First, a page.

Self-development

Toxic Positivity: In Defense of Negative Emotions

by Kinga Lewandowska — 6 min read

Toxic Positivity: In Defense of Negative Emotions

The emotional dimension of our existence can be a complex, multilayered, door-leading-to-another-door kind of maze. We often navigate it unsure of what’s waiting around the corner. We go up, we go down, sometimes holding a map that we’re unable to read or following a GPS that leads us astray. We stumble and fall, then we dust ourselves off and keep going. It’s a wild ride to be human.

Life is a package deal, it comes with both light and darkness, happiness and pain, and it’s only natural that we need an array of emotions to deal with different situations and circumstances. Why, then, do we insist on rejecting half of those feelings? Because we think of sadness, anger, or grief as doom and gloom that can ruin our mental stability. We could not be more wrong.

The Healthy Truth

Research shows that accepting negative emotions has a positive effect on our mental health. Here’s why. There’s no escaping the fact that at some point in life we will all experience bumps in the road that can result in heartache, disappointment, anger, loss, grief, and other fifty shades of sadness. If we deny painful emotions, suppress them, and bottle them up, they will eventually boil and overflow. Have you ever barked something unpleasant at a loved one, or snapped at an employee? Have you experienced digestive problems out of the blue without a single change to your diet? Then it might be time to look within.

Negative emotions have a detrimental impact on our bodies and minds only when we deny them or cultivate them. Studies prove that repressing your emotional truth may lead to a wide range of physical and mental conditions such as hypertension, psoriasis, thyroid dysfunction, diabetes, kidney failure, obesity, chronic pain, weakness and fatigue, anxiety, depression, the list goes on and on.

Repressing emotions can also weaken your immunity system and trigger stress-related physiological reactions. Cancer has become a leading cause of death worldwide. What’s more, the risk of death from this disease increases in patients who chronically conceal and avoid their feelings and experiences.

We are not here to scare you, but we need to face the truth, our emotional truth. Negative feelings are an integral part of our existence. They are here for a reason: to help us relent in our reactions to stressors and embrace the richness and color of our lives. The sooner we trust our emotional truth, the healthier we will be.

Emotional Rigidity vs. Agility

Psychologist Susan David argues that the traditional view of emotions as merely good or bad is rigid and ineffective. A fierce advocate for emotional agility, she underlines that in the face of the ever-increasing complexity of our world, emotional suppression is counterproductive to our resilience and thriving.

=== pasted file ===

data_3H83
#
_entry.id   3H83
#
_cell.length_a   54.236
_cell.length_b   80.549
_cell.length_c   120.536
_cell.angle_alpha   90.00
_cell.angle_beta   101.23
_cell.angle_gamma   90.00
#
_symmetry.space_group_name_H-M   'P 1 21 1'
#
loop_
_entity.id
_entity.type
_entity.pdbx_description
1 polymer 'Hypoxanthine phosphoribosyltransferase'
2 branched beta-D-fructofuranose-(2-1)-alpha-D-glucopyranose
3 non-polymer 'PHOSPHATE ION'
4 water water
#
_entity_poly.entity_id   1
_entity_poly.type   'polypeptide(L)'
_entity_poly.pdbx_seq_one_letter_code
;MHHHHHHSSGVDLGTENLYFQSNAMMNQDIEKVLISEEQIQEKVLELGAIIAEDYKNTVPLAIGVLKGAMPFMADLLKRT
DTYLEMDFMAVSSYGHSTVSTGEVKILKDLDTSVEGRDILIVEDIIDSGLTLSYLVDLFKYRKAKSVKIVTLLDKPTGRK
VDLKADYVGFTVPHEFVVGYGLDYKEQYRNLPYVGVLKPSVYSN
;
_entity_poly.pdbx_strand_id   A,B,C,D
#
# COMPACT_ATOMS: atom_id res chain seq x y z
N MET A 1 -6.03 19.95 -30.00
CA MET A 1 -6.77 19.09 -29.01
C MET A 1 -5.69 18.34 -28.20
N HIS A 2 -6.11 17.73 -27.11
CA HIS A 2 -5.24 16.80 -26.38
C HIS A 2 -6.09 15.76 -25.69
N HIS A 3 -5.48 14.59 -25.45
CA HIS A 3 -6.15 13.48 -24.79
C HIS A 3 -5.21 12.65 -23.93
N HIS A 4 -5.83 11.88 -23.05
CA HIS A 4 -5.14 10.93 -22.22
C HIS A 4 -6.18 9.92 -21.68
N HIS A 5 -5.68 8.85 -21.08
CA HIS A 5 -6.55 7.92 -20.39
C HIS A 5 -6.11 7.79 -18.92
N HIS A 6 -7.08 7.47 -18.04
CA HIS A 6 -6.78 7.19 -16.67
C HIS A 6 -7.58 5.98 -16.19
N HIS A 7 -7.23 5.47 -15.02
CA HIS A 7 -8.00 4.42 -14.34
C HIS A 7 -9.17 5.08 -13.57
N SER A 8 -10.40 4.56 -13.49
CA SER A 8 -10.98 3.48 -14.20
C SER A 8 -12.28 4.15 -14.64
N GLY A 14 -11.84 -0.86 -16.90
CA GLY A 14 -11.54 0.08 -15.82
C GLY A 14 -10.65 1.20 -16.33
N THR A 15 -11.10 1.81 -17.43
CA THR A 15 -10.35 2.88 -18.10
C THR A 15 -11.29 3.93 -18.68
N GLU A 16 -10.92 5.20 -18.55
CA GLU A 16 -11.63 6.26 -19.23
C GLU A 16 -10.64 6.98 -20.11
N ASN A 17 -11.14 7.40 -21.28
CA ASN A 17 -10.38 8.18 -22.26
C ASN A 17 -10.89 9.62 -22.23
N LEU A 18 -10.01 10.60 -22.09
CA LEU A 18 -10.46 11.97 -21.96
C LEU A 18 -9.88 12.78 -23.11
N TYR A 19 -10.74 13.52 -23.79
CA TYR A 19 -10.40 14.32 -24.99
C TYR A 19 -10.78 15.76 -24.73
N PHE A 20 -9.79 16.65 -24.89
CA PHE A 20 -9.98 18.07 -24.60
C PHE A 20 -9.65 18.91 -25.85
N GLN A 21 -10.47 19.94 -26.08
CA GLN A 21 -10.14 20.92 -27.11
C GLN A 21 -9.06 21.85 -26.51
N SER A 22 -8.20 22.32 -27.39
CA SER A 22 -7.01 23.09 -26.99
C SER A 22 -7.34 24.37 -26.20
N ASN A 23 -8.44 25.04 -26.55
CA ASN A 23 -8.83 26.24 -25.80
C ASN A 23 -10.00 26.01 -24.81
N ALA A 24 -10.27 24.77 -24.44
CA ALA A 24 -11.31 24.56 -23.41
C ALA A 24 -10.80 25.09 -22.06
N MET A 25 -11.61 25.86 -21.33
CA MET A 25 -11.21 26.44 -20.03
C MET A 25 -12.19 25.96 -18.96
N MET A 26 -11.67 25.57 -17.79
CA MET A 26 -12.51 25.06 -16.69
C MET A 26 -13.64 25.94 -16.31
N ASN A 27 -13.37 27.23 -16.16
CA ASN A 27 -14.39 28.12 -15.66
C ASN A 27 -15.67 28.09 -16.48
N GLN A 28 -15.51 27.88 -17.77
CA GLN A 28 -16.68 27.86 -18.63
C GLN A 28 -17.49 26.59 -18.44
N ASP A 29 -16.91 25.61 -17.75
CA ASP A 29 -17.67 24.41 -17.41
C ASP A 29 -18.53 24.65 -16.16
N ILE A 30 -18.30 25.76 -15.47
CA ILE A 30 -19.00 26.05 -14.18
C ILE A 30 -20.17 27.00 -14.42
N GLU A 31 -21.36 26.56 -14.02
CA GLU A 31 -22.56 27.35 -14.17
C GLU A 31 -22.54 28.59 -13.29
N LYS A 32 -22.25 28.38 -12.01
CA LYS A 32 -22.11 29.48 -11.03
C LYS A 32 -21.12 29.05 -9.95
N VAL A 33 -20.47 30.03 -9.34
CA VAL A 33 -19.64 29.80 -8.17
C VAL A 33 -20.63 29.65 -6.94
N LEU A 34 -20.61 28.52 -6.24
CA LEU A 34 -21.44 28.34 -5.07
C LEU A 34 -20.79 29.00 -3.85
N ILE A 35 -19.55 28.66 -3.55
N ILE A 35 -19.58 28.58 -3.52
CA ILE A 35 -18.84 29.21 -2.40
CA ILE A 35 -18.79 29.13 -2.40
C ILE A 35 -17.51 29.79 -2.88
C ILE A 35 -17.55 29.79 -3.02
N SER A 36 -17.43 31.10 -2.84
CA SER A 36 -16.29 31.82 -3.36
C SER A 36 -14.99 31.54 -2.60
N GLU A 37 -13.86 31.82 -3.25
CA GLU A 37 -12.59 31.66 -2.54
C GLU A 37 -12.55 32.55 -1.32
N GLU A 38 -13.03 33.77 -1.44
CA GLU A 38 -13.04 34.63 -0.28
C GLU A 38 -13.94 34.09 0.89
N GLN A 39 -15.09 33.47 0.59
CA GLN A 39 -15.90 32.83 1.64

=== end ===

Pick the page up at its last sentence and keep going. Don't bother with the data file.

Susan was a teenager when her father passed away. In the months following his death she maintained a composed and happy façade, never dropped a single grade at school, and was praised for her strength. She kept refusing to accept the full weight of her pain until grief erupted in the form of eating disorders. Her eighth grade teacher came to the rescue. She gave Susan a blank notebook and told her to write down the whole truth about her feelings as if nobody was reading. This simple, yet revolutionary act helped Susan process her pain authentically and step outside of her rigid denial.

Life’s beauty is inseparable from its fragility.” – Susan David

Brooding, victim mentality, and getting stuck inside our heads is hardly a way to go. Yet, so is pushing our feelings aside and masking what we’re really going through. Susan’s research showed that a third of us judge ourselves for feeling sad or angry, and we sometimes unintentionally shame others out of their bad emotions, too. “Just stay positive”, we say, “smile more”. Susan calls this a tyranny of positivity.

We don’t control our emotions by smiling at them. In this case, ignorance isn’t bliss. If we cover our wounds with Band-Aids of sunshine, they will sting and burn. Internal pain always comes out until we heal it and we can only do that through confronting our demons with emotional agility.

"Discomfort is the price of admission to a meaningful life." – Susan David

Toxic Positivity

The online world is full of optimistic messages, memes, slogans, and generally taking positivity too far. On top of that, our well-meaning friends and family often assure us that “everything will be ok”, “look on the bright side”, “be grateful, it could be worse”. The line between such advice and gaslighting is blurry. And gratitude only works when it’s sincere because its power comes from embracing the whole truth of your inner life, not the best fraction of it.